“Grease Live” is the word
Coming from someone who never saw the movie “Grease” in full or even seen the Broadway show, it was interesting to see how little expectations could change during a performance. What turned me away from this 1960s throwback was the other 1960s throwbacks I was exposed to at the time. “Hairspray” was a unique commentary on the racial tensions of the time while Coppola’s adaptation of “The Outsiders” was a powerful coming of age story. Whenever I heard something on” Grease,” I would kind of shrug it off. It also didn’t help I only saw parts of the film as a kid and didn’t get into it. “Little Shop of Horrors” was more of my forte for its fun premise, well-written characters and catchy songs.
So when Paramount Television and the Fox Network teamed up to produce a live telecast of the Broadway show, my reaction was fairly obvious. After coming off of NBC’s streak of live musical telecasts (“Sound of Music,””Peter Pan” and recently “The Wiz”), part of me felt like it was a bit of a cash-in but mostly disinterested. Don’t get wrong, I didn’t think it couldn’t do a live musical. I just didn’t get hyped over it. So doth to my surprise when I found myself humming “Beauty School Dropout” and appreciating the presentation midway. By the time it was over, I was surprised at how enjoyable it was and how pale the NBC performances were in comparison.
Now before everyone leaps on, I will state this review is based on the performance only sans compare/contrast to the 1978 film or the Broadway version. I’m only going by what I saw here and not riding on my nostalgia seeing I wasn’t a fan of both. The story is basic, corny but a little fun at times. It centers on a group of high school seniors that are going through the typical situations one would experience. Peer pressure, gang tussles, social conflicts and even at one point pregnancy. There really isn’t much substance but it can be interesting these try and manage these situations. Sure they’re generic but have tend to have a heart and soul.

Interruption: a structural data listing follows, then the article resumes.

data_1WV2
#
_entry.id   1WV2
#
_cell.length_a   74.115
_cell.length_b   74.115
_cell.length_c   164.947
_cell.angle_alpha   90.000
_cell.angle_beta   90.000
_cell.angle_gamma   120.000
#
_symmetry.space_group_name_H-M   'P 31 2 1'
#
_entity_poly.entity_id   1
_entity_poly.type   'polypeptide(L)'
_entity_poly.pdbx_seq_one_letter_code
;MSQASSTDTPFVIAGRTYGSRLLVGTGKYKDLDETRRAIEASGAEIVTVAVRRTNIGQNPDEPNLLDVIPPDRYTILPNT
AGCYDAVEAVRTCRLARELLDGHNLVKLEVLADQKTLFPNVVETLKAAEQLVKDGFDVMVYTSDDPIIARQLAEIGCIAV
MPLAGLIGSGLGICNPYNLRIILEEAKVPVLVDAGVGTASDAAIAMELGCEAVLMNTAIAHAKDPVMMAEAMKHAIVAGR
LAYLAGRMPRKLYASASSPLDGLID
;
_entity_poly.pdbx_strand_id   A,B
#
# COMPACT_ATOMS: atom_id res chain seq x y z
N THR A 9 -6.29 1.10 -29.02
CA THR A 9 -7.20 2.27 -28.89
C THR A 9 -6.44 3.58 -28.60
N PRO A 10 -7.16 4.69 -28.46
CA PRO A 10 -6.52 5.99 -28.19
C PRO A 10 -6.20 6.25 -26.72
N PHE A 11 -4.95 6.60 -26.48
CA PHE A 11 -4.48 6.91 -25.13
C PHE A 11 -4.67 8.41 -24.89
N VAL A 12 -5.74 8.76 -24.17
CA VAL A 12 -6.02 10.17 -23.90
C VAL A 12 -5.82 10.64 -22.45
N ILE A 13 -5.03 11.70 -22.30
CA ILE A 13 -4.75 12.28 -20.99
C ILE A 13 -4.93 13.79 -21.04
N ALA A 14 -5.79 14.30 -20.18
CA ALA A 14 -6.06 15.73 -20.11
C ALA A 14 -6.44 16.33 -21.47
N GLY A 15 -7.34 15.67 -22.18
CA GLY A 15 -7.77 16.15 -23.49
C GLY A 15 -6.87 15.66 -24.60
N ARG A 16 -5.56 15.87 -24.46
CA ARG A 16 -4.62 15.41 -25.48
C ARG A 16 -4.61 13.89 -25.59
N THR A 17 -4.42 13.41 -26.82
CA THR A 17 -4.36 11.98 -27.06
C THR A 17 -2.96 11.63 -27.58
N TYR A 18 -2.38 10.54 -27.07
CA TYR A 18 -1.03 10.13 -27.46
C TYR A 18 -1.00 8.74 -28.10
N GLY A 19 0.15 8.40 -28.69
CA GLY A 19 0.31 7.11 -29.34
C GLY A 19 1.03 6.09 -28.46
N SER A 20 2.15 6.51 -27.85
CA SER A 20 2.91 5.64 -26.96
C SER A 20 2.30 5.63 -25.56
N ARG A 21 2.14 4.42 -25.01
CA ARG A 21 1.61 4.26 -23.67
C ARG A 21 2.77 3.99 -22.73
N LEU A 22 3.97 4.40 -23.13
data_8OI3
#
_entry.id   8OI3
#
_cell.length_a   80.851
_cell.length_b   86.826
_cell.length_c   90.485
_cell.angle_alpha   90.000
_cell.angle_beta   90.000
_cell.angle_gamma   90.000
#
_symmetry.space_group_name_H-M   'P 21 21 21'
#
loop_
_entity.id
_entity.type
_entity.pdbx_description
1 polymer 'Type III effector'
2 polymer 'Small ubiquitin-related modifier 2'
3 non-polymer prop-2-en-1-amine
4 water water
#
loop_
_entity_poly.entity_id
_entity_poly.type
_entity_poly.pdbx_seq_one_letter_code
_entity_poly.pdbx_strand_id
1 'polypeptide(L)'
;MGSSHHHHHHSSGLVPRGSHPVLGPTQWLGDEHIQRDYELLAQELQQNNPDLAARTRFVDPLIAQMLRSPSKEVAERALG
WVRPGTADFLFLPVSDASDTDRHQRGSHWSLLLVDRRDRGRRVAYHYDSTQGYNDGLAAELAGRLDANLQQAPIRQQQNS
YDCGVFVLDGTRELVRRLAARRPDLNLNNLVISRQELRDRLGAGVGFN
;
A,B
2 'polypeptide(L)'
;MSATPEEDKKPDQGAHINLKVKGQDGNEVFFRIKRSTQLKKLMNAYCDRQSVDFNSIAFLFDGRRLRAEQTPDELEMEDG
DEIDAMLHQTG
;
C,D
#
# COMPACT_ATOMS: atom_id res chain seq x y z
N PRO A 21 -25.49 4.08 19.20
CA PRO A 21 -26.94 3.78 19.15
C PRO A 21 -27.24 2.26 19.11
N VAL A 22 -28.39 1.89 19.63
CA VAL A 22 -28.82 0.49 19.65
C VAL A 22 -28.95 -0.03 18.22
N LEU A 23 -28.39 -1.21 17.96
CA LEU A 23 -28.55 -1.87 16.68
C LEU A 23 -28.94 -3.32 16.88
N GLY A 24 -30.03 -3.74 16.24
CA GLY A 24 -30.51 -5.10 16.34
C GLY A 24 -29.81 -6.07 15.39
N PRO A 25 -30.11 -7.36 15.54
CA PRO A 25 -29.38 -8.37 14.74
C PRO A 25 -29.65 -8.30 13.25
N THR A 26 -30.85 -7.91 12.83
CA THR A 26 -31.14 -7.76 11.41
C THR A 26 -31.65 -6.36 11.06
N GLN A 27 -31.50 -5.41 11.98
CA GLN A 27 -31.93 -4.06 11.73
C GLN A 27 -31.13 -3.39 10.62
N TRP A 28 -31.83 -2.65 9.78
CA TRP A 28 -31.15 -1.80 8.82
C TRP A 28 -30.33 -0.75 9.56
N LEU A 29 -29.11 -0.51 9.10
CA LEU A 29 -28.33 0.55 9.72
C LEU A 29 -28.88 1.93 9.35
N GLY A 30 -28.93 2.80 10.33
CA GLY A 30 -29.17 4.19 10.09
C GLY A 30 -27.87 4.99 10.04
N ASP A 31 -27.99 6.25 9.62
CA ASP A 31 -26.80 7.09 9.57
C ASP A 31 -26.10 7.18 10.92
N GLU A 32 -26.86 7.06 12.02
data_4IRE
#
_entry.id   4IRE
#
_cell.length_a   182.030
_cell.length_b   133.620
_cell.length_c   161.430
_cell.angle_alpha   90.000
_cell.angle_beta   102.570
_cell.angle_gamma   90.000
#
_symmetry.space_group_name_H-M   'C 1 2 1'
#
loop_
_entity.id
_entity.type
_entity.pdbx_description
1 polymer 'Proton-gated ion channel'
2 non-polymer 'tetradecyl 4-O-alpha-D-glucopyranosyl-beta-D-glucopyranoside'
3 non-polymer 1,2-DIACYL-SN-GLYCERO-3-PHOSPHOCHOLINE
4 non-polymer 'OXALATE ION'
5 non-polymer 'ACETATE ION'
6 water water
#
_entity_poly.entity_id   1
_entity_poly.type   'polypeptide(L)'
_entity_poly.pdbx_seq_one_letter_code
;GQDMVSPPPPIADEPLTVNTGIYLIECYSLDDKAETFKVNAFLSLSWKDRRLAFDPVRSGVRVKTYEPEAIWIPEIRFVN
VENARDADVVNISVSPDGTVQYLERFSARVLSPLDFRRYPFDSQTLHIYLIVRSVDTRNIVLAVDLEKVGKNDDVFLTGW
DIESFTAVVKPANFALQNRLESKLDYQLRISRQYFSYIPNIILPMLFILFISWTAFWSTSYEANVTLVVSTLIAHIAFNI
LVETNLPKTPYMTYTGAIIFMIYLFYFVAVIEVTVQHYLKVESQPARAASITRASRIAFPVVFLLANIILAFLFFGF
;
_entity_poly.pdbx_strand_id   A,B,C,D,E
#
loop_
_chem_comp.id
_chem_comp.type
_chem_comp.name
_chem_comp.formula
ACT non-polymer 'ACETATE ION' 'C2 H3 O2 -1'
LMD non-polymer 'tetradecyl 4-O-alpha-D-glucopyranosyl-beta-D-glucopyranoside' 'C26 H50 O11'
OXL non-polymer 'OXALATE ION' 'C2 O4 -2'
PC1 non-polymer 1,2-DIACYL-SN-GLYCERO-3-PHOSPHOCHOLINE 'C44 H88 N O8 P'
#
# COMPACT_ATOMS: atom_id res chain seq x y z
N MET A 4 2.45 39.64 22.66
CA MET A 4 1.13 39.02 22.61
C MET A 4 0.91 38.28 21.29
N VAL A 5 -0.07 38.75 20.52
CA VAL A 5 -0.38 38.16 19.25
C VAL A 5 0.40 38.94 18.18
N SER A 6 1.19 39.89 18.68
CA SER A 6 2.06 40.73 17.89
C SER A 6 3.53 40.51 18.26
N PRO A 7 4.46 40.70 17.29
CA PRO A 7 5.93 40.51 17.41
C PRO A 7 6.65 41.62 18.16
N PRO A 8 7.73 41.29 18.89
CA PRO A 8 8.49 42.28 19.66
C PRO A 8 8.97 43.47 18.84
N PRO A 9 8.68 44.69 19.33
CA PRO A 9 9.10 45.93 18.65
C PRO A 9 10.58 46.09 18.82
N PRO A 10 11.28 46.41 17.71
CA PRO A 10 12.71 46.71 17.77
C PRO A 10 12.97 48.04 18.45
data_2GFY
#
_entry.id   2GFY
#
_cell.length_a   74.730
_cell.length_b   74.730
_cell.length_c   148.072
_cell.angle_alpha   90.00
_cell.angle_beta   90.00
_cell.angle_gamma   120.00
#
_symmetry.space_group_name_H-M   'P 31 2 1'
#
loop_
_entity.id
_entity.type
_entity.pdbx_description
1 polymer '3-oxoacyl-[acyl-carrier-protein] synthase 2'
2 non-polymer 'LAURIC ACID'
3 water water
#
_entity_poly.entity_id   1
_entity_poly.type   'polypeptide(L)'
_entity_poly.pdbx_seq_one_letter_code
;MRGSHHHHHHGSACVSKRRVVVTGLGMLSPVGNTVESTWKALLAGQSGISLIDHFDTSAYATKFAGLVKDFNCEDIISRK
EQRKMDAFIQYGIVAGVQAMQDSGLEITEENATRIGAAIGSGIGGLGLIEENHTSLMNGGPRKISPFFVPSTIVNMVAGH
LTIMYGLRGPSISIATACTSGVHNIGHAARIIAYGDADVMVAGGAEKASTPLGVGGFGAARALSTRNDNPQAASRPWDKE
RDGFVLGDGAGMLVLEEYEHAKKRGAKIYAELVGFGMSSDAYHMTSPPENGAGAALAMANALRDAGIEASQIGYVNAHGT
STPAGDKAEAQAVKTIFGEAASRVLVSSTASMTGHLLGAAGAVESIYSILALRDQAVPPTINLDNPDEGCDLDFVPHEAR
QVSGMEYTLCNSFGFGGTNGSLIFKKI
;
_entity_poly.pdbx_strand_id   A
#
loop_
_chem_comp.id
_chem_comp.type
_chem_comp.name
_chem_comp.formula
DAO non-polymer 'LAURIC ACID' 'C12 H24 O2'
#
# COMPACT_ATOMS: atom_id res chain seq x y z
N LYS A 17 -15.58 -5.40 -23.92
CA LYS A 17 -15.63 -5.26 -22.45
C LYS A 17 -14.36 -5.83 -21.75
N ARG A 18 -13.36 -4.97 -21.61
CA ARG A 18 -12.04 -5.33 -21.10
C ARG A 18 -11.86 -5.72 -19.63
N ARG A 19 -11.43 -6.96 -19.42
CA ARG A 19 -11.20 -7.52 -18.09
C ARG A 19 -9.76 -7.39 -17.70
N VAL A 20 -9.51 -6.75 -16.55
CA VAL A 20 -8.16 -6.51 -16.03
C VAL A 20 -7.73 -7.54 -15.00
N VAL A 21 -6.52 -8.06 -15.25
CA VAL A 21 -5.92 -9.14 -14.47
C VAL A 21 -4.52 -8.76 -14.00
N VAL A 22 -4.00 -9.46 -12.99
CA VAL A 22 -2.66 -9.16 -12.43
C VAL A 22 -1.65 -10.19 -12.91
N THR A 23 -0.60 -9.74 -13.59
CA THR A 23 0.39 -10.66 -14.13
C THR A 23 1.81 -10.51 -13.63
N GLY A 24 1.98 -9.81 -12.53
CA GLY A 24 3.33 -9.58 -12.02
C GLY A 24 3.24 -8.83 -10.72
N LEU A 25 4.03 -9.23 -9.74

Aaron Tveit is a blast as Danny Zuko, the greaser with a heart of gold that has the usual thoughts of car mechanics and babes on the mind. But Aaron’s innocence when his character calls to be emotion and talk about his true state of mind really show during the “Sandy” number. Julianne Hough is sweet as Sandy, the heartthrob with a shy mind. Like Aaron’s take on Danny, Julianne’s Sandy shows similar trends as a teen who is good but not with the times. It makes her transition from nice girl to open-minded rewarding seeing how “safe” her character takes things.
The rest of the cast is remarkably good too. The teachers can get a funny line once in a while and the comic relief is your typical comic relief. Though I’m certain praise will be left for Vanessa Hudgens as Rizzo. The sassy leader of a clique who is all about risk taking and less about thinking through. This is a great contrast to the Sandy character who is all about being cautious while Rizzo just acts before thinking through. It should be noted that coming off of the success of “High School Musical,” it’s nice to see a Disney veteran broaden her horizons. Granted, Hudgens has proven this before with “Spring Breakers” so a role that calls for one to be rebellious and regretful surprisingly fits. You can tell she’s having fun with this role while also delivering the soul of the character.